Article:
15 items from 2014
A Tony-winning musical about a Hall of Fame rock group by an Oscar-winning director—on paper, it sounds like a sure-fire hit. So why did Clint Eastwood’s Jersey Boys fall flat in theaters this weekend?
Simply because Clint Eastwood should have never directed it in the first place.
When Jersey Boys opened on Broadway back in 2005, it broke the mold of the emerging trend of “jukebox musicals”—that is, musicals that repurposed pre-existing songs and placed them into stories—by using the songs of Frankie Valli and the Four Seasons that were already loved and adored by millions to tell their own story. »
- Jake Perlman
Jersey Boys, 2014.
Directed by Clint Eastwood.
The story of four young men from the wrong side of the tracks in New Jersey who came together to form the iconic 1960s rock group The Four Seasons.
There is a great scene in Clint Eastwood’s big screen version of the hit show Jersey Boys, where the actors perform a musical number in that old Hollywood style we no longer see; the set is clearly a set, the singing breaks out from conversation, people enter and leave the frame dancing, and for a few minutes the film is acknowledging both the roots of the show and the magical artifice of musical cinema.
The problem is these few minutes only arrive as the film is ending, like the final curtain of a stage »
- Gary Collinson
There are, you could argue, two Clint Eastwoods. One is the strong, near-silent type, the man with no name but a pair of Colt revolvers or a .44 Magnum, the lean avenging angel who asks if you feel lucky, punk, and would care to make his day. Whether he's a tough cop, a tough cowboy, a tough secret-service agent, a tough military man, a tough experimental-jet-fighter pilot or a tough racist old coot, the part is a variation on Eastwood's screen persona. His status as a macho icon was cast in »
To celebrate the release of Clint Eastwood’s Jersey Boys, which hits cinemas on June 20th, we have an exciting competition for you. We are offering three lucky winners the chance to win a copy of The Clint Eastwood: Directors Collection boxset including Mystic River, Unforgiven, Gran Torino, Letters from Iwo Jima and Flags of our Fathers; read on for a synopsis and details of how to enter…
From director Clint Eastwood comes the big-screen version of the Tony Award-winning musical “Jersey Boys.”
The film tells the story of four young men from the wrong side of the tracks in New Jersey who came together to form the iconic 1960s rock group The Four Seasons. The story of their trials and triumphs are accompanied by the songs that influenced a generation, including “Sherry,” “Big Girls Don’t Cry,” “Walk Like a Man,” “Dawn,” “Rag Doll,” “Bye Bye Baby,” “Who Loves You, »
- Gary Collinson
As we continue with the list, we still see a lot of World War II, but throw in some World War I and Persian Gulf War, too. While some of the films in this portion of the list spin the war film into something a little more ingenious, it doesn’t completely rule out the idea of a patriotic call to arms film. We also see a few more foreign language films on the list, as well as some Oscar winners for their work. Without further ado, let’s light this candle.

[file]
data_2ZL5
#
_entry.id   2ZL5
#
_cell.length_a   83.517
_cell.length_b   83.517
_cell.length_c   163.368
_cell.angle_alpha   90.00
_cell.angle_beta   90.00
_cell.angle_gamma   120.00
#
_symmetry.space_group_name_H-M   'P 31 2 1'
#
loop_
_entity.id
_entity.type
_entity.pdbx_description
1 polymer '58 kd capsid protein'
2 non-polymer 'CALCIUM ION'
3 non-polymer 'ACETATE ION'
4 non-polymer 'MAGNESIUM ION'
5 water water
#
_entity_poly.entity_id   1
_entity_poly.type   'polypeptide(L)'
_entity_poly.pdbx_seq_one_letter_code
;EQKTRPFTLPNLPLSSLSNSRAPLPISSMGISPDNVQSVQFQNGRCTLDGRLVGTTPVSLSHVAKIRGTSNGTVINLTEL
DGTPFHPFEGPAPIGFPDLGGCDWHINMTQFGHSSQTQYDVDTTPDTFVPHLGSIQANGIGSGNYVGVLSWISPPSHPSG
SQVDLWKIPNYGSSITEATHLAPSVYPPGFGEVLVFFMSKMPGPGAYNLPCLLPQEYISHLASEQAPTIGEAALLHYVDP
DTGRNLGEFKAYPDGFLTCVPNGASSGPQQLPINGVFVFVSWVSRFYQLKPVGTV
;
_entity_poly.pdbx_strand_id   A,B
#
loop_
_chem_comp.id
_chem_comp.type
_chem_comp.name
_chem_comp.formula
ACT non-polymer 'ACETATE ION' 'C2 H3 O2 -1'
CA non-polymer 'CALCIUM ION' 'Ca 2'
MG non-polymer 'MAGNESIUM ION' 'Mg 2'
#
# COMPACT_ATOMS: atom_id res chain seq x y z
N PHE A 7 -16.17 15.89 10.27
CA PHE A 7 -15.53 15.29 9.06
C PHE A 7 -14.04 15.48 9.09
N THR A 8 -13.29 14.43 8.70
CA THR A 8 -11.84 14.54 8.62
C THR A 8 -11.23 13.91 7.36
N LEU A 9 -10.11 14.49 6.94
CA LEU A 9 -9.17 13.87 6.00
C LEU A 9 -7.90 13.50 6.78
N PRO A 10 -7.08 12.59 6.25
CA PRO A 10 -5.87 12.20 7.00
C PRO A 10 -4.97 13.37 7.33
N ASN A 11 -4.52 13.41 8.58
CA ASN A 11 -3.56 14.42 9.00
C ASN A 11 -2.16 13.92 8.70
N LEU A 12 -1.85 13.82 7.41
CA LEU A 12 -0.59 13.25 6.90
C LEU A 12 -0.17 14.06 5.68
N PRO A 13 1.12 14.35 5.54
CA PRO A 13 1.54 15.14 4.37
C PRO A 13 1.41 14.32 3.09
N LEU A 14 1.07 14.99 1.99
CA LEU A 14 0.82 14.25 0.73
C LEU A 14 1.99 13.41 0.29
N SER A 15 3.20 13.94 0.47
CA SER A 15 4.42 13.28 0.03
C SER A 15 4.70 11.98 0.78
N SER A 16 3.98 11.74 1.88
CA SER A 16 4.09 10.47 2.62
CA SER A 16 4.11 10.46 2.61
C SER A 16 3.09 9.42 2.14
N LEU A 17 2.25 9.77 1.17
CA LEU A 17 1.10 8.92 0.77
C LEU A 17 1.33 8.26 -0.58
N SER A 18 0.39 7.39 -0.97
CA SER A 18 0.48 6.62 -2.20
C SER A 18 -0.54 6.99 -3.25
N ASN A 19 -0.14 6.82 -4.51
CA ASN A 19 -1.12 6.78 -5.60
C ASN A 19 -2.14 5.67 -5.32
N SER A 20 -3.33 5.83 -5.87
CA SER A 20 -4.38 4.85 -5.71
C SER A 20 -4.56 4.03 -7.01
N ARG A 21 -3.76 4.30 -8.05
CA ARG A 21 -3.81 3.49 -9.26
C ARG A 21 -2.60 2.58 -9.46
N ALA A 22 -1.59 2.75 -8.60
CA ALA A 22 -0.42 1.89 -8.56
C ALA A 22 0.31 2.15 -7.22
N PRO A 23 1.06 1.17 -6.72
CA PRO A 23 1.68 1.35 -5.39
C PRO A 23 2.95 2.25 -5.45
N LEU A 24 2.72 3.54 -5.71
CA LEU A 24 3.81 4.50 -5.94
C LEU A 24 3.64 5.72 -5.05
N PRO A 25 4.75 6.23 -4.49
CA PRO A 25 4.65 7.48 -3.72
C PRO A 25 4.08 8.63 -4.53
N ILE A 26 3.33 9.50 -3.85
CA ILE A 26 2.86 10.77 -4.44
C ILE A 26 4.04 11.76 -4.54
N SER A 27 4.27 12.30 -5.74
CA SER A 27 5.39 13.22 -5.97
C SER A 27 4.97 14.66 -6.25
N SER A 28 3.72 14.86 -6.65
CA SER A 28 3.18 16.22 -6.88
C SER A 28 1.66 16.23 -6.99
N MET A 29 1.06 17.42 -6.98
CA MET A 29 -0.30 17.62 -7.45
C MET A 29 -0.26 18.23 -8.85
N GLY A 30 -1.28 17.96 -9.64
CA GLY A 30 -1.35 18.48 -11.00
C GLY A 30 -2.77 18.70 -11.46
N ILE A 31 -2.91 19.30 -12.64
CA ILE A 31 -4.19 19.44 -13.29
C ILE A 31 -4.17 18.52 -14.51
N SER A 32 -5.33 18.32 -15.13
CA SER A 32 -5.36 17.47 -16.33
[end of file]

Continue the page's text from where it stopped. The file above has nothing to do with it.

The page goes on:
courtesy of toutlecine.com
30. Black Book (2006)
Directed by: Paul Verhoeven
Conflict: World War II
In 2008, the Dutch public named it the greatest Dutch film ever made. Who am I to argue? A surprisingly complete film from a director who has Showgirls and Hollow Man under his belt (and Starship Troopers and Robocop…I can’t be too hard »
- Joshua Gaul
Director Michael Bay has tapped John Goodman and Ken Watanabe to voice two all new Autobots in his highly anticipated film Transformers: Age Of Extinction, the fourth film in the global blockbuster franchise from Paramount Pictures.
Goodman will play Autobot Hound, Watanabe will play Drift, while Cullen reprises his role as the voice of Optimus Prime, and Welker takes on another new character, Galvatron.
“I am pleased to welcome two gifted and versatile actors, John Goodman and Ken Watanabe, to the world of Transformers,” said Bay. “And to reteam with Peter and Frank, who have brought Transformers characters alive from the beginning. I’ve been fortunate to work with some of the best voice talent in the business, and together we will introduce several exciting new robots to fans of the franchise around the world.”
Rounding out »
- Michelle McCue
From Tommy Lee Jones directing himself and The Swank we turn to another far more accomplished actor-turned-director. Clint Eastwood has won four Oscars in his career from two films (Unforgiven & Million Dollar Baby) but the 83 year old director has had a bit of a rougher run than usual in recent years, critically speaking. He's back with Jersey Boys based on the Broadway jukebox hit about the Four Seasons.
Let's divvy up our reactions to the trailer.
• There will be a lot of music
• Counterprogramming in the blockbuster realm of summer movies could help with critical reception so that's a smart move.
• Newish handsome actors in plum star-making position (if the movie is good and they ace it)
- NATHANIEL R
Clint Eastwood's output as of late has been pretty uneven: for every triumph ("Letters from Iwo Jima"), there's a major disappointment ("J. Edgar") or outright dud ("Hereafter"). When given great material, though, Eastwood can really make it shine, and there's some potential in his adaptation of the hit musical "Jersey Boys," which just released its first trailer. Eastwood's first musical as a director (following his aborted attempt to remake "A Star is Born" with Beyonce), "Jersey Boys" tells the story of the Four Seasons (later known as Frankie Valli and the Four Seasons) as they went from rags to riches, and as their personal troubles became greater, including debts, mob involvement, strained friendships, and Valli's relationship with his troubled daughter. The pedigree here is huge: the jukebox musical won three Tony Awards, including Best Musical and Best Actor for John Lloyd Young (who reprises his role as Valli here »
- Max O'Connell